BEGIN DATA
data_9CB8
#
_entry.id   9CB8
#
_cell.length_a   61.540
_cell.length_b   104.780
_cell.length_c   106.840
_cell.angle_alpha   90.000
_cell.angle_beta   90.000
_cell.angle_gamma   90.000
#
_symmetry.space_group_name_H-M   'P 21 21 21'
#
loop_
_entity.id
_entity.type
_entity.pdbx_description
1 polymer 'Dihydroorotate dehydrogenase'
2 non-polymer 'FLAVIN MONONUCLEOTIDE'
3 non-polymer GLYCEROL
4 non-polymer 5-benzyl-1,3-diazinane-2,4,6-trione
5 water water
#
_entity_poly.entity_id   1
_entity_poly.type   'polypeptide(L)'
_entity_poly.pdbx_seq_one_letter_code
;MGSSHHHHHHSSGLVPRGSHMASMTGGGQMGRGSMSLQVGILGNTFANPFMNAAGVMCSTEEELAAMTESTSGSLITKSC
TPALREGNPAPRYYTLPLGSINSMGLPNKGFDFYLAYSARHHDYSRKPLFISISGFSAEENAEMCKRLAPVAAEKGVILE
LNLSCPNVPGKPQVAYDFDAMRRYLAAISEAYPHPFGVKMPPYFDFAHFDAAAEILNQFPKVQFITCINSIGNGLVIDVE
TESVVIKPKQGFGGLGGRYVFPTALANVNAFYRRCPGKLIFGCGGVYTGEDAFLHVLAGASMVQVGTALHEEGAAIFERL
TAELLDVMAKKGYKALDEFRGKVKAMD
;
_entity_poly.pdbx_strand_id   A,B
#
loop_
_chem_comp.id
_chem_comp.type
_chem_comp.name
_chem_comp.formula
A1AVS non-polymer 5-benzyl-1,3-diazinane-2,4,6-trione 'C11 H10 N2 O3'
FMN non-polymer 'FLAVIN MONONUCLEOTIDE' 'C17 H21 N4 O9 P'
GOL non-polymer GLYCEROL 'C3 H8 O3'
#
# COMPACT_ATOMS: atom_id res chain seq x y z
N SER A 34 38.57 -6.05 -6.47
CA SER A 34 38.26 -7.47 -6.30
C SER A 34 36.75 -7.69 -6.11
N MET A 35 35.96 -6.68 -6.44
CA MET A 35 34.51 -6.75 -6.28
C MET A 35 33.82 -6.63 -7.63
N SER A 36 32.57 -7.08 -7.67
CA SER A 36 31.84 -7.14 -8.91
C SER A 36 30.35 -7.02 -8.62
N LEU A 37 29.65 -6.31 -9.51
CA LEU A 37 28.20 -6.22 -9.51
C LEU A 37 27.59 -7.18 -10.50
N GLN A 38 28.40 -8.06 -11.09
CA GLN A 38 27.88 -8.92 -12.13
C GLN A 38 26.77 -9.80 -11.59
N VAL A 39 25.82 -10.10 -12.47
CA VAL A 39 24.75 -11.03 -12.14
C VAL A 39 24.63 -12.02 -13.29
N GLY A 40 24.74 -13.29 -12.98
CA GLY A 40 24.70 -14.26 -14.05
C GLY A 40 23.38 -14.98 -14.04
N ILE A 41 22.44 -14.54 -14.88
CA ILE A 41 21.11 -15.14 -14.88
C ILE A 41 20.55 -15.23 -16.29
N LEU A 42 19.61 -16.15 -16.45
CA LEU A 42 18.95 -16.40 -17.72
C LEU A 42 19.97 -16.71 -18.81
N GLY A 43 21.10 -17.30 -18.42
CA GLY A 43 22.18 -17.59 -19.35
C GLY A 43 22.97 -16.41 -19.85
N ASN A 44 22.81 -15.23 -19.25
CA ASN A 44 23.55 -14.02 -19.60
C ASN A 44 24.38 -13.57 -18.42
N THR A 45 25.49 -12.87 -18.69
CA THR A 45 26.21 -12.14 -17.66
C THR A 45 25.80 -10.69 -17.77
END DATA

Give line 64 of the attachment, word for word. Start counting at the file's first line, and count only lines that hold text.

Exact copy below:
CA GLY A 40 24.70 -14.26 -14.05